Tuesday, March 29, 2011
The Japanese and I
A war baby, I was fed, while growing up, with stories about the difficult war years and the uneasy peace of the Japanese occupation.
It should have been easy for me to hate the Hapon but the ambivalent stories impressed upon me made it hard for me to indict them absolutely. Sure, I heard later accounts about “Japanese atrocities “ (why does that phrase sound almost like a cliché?), how the Japanese treacherously bombed Pearl Harbor, how 10,000 Filipino and American soldiers perished in the Bataan Death March, how Japanese soldiers used some Pinays for personal "comfort." But maybe because my immediate family was largely spared of wartime catastrophes, with no one dead nor hurt nor gravely abused, the tales twice told me were mostly benign.
The first story happened on Day 1 of my chequered life.
From Gagalangin, Tondo where we lived to Ermita where the Philippine General Hospital was located was an hour’s distance by karetela (horse-drawn carriage). My long expectant mom, whose time finally had come, would have preferred to be whisked away in a cab for she sensed, by dint of experience, the baby inside her was in a hurry to get out. But alas, taxis were as hard to come by those days as American Spam luncheon meat and Hereford corned beef were hard to buy. Sure enough, whby the time the karetela ho-hooed to a stop, its seats and floor had been splattered with placental blood, with baby’s head already bobbing out. My dad, by then a bundle of nerves, clambered down so hurriedly he almost slipped by the pavement. Who would happen to come by and steady him with a swift hand but a Japanese officer who, summarizing the situation in one sweeping glance, later helped lift anxious mother and half-born infant from out of the carriage into the hospital’s obstetric unit?
When I was a toddler, another friendly Japanese soldier came into my life, or so my Lola loved to tell me. He was a sentry who would pass by our house to and from work. I reminded him of his own daughter whom he sorely missed, he would tell my Lola who subbed as my guardian every time my mom tended her rice store at the talipapa. For the entitlement to pinch my cheeks and make goo-goo eyes at me, the Japanese would give me pieces of bubble gum and candy.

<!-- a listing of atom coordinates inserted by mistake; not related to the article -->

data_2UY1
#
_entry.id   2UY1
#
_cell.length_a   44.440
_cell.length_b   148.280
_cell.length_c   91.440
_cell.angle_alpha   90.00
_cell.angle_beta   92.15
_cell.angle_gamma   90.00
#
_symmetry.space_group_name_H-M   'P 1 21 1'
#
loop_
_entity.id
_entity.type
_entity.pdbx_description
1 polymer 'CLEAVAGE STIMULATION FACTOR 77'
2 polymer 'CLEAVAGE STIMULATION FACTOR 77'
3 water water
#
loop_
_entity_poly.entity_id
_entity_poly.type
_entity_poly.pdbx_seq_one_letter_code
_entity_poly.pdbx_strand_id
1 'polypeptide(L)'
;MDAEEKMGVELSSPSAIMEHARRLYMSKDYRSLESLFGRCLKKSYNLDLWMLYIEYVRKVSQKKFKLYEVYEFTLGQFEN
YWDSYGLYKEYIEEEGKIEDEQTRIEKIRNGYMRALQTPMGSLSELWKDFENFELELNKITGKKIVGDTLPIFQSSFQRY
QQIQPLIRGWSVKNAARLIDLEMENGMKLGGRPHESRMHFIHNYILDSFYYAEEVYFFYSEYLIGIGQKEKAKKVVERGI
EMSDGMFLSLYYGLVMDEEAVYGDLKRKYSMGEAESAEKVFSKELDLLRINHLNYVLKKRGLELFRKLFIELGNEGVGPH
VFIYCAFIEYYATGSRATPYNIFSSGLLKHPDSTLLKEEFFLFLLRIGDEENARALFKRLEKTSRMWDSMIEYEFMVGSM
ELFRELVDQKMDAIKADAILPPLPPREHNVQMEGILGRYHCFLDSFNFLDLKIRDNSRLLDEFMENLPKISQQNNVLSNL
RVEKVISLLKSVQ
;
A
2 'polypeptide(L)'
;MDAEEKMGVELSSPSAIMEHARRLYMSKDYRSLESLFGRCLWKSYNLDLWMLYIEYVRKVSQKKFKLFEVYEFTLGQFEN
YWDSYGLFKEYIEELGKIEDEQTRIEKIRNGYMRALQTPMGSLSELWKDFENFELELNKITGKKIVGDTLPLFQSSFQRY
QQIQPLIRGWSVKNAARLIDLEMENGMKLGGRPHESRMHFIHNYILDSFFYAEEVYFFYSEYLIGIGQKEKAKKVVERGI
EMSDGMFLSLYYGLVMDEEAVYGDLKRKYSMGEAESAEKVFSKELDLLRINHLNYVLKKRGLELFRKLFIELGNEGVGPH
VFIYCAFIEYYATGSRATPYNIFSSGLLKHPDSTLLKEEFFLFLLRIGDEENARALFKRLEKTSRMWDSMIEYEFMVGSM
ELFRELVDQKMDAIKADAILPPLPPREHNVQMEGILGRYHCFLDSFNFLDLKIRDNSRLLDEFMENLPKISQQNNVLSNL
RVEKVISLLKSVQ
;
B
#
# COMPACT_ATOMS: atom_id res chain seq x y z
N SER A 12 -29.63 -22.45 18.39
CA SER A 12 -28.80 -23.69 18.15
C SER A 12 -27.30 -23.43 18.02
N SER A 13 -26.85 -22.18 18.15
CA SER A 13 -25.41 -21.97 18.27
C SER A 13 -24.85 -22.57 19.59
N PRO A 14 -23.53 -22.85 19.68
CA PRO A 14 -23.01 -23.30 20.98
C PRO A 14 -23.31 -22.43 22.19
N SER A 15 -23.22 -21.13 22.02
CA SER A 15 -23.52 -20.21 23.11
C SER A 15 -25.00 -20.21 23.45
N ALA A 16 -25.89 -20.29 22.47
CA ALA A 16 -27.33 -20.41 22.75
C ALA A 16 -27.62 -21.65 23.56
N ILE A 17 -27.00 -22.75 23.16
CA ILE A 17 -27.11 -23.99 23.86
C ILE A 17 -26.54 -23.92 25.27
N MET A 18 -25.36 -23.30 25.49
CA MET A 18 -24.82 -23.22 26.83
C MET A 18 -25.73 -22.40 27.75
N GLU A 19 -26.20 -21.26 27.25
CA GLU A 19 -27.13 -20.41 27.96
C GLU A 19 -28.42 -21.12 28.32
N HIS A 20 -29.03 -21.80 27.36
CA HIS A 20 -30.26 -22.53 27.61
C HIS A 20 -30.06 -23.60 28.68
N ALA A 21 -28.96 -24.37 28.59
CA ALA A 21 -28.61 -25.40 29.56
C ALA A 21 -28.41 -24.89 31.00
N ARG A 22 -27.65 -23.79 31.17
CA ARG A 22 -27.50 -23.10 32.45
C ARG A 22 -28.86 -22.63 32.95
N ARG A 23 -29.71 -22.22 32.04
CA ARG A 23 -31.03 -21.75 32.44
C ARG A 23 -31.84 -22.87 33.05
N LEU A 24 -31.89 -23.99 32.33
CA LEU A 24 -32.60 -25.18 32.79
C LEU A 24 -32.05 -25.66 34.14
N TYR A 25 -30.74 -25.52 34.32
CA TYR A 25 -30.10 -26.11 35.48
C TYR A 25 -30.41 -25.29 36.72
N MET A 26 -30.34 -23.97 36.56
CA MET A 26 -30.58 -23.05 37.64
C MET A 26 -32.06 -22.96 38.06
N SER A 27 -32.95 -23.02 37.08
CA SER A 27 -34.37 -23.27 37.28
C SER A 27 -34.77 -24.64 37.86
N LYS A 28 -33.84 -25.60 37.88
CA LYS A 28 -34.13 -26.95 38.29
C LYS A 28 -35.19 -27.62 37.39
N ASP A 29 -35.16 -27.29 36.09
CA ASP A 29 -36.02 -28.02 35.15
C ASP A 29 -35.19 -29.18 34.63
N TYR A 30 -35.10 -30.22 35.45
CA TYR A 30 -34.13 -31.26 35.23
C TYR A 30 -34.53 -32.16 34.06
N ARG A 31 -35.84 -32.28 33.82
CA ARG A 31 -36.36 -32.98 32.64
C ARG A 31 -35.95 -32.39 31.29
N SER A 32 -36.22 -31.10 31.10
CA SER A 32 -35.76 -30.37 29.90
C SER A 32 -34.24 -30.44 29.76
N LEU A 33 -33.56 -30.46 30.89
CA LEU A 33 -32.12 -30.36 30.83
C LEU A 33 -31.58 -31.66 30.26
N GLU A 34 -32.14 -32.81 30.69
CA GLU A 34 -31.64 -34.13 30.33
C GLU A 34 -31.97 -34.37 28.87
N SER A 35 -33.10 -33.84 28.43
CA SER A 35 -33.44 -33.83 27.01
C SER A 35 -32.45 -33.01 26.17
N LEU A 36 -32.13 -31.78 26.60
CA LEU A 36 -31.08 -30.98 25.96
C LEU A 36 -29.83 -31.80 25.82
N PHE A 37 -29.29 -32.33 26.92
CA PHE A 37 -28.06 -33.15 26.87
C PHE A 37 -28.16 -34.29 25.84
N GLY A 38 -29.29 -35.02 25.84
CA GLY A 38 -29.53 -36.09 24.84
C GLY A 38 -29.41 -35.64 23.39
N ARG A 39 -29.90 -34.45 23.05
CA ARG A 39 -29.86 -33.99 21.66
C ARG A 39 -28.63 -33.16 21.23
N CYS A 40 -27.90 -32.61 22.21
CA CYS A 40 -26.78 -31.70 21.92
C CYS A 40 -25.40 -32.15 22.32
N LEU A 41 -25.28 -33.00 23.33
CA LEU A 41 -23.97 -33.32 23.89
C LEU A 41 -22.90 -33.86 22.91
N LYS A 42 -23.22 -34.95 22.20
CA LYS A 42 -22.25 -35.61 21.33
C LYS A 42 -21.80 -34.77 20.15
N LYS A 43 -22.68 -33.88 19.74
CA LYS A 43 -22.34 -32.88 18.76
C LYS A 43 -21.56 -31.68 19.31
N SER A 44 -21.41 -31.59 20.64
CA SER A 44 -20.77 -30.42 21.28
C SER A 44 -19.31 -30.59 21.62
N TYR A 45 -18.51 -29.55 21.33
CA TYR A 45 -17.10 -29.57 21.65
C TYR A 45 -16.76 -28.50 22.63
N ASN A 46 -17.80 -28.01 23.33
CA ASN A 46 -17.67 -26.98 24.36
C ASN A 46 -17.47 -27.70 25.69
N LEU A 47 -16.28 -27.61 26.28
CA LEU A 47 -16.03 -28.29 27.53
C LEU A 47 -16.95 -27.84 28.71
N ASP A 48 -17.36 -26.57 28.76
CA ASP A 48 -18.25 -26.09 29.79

These stories are, of course, third-person accounts but were told and retold so many times I sometimes confuse the memory of the telling with first-hand memory. Actually, it would take about 30 years more before I made my first true Japanese friend.
The Nagoya International Training Center, Nagoya, Japan, where I was sent on a fellowship training on small business promotion by my office in 1974, became both school and home to me for three months.
I arrived at the Center in the early evening after a two-hour trip by shinkansen (bullet train) from Tokyo. The train ride had been pleasant but uneventful and I was reading a pocketbook some of the time -- until we reached tall, snow capped mountain ranges partly hidden by blue gray clouds -- whereupon a couple of Japanese gentlemen suddenly rose from their seats to jolt me away from my book, almost frantically pointing outward. “Look, Fuji, Fuji!” they chimed. Truly, what right had I to bury my nose on a banal story when I could feast my eyes on splendor and majesty just by looking out the window?! I was grateful for the magnificent eyeful, but more than that, I was amazed how proud they were of their Mt. Fuji and – as I found out later -- of many things Japanese.
I fell in love with the Japanese people overnight.